Even though we have already been back in Vienna for some time, I would like to give some information on the 3D-laserscanning campaign, which was carried out on SAI Island from February 3-10, 2014. Robert Kalasek from the Technical University of Vienna was the main person in charge of the scanning process, providing his know-how and years of practical experience in the field of 3D-laser scanning. My part was to provide technical and scientific assistance, letting the knowledge acquired from last year’s architectural survey flow into the work process.
The main goal of the work was to obtain a complete geometric documentation of the remaining walls and floors of the southern part of the New Kingdom town on Sai Island. 3D-laserscanning seemed to offer the most comprehensive result which could be achieved in a relatively short time.
For the scanning an Image Laser Scanner Riegl VZ-1000 was used, a Nikon D800 camera with a 14 mm lens was mounted on the scanner in order to record the texture. During the scanning process a grid of three dimensional points is automatically measured in the surveyed area by the instrument. So-called 3D point clouds result from this process, including xyz-coordinates and an intensity value depending on the surveyed material.
The complete scanning of the remains of the Pharaonic town required 155 different scan positions, whereby the maximum distance of the measured points ranged between 200 and 400 m, according to the angle of incidence and the reflectivity of the material. The result of each scan is a point cloud in a local coordinate system. In a next step, the scans can be joined (registered) with the help of a multitude of reflector points, which were distributed throughout the ruins. Generally, at least five overlapping points are needed in order to put two scans together. These reflector points were also measured with a total station so that the registered scans can be placed into a geo-referenced net. With the help of the intensity information one can encode the three dimensional point clouds with different colors, which is often sufficient to differentiate the various objects.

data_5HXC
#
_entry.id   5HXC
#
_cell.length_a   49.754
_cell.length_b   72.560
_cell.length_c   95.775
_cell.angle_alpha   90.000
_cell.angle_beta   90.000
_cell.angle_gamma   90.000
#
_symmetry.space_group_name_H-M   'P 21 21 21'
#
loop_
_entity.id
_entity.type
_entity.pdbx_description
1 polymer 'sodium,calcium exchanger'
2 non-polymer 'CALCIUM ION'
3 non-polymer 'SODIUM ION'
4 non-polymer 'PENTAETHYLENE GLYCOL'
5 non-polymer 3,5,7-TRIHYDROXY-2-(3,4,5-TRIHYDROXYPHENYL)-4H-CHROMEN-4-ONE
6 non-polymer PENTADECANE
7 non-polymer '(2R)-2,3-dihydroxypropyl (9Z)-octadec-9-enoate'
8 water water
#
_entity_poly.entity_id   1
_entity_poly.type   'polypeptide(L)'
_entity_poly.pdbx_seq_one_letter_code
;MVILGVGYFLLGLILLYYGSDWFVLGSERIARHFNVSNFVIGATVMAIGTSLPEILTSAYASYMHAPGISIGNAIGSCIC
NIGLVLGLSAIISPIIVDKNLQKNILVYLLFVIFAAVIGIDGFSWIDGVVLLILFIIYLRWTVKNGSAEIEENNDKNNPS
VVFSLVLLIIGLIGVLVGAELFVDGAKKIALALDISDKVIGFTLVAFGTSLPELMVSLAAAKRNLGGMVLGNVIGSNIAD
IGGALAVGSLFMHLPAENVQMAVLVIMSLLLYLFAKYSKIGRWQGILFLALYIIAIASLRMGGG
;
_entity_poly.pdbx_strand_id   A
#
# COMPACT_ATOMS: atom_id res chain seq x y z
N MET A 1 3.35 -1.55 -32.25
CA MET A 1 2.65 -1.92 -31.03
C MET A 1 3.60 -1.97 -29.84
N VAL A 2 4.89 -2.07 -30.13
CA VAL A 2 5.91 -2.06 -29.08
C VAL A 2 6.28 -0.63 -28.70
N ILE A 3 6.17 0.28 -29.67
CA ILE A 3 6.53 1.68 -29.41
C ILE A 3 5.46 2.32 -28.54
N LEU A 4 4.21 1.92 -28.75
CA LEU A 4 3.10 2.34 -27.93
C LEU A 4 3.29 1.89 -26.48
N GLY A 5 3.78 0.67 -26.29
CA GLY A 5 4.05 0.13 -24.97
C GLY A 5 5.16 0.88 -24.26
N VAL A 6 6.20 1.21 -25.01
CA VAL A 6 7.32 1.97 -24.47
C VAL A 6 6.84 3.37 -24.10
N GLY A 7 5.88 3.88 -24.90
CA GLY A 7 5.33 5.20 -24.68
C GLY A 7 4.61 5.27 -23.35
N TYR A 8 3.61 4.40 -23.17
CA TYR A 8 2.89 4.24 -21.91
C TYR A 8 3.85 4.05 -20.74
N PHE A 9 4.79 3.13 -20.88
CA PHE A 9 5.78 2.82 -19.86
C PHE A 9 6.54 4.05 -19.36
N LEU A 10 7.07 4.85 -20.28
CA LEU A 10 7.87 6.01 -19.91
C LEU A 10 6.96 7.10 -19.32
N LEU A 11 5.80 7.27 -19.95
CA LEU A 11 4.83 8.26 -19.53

In addition to the standing remains of the Pharaonic town, the newly excavated trenches (SAV1 East and SAV1 West) as well as SAV1 North were also scanned and geo-referenced. In order to collect data for the topographic understanding of the surroundings, four long-range scans (range: 1.2 km) from elevated points were also undertaken. This could maybe help in understanding the general topography of the town and also to clarify questions such as the course of the city wall on the eastern side of the town.
Looking back on our days on Sai Island, I am happy to say that our campaign proved to be very successful and everything worked out as planned. Luckily, we had very few nimiti-days and the strong winds did not affect the stability of the scans as much as we had feared. The work-flow was very smooth and even though the work load was intense, especially for Robert, who worked on the data acquired during the day every evening until long into the night, we left Sudan with a lot of positive energy.
Next to the final registration of the scans, the post-processing in Vienna now entails the preparation of the data, e.g. reducing the enormous amount of data and refining the registration. The final output, a geometrically accurate three-dimensional model, can be used in the future to produce scaled plans and sections and a terrain model. It can also serve as a basis for further analyses and the creation of a reconstructed visualization of the Pharaonic town.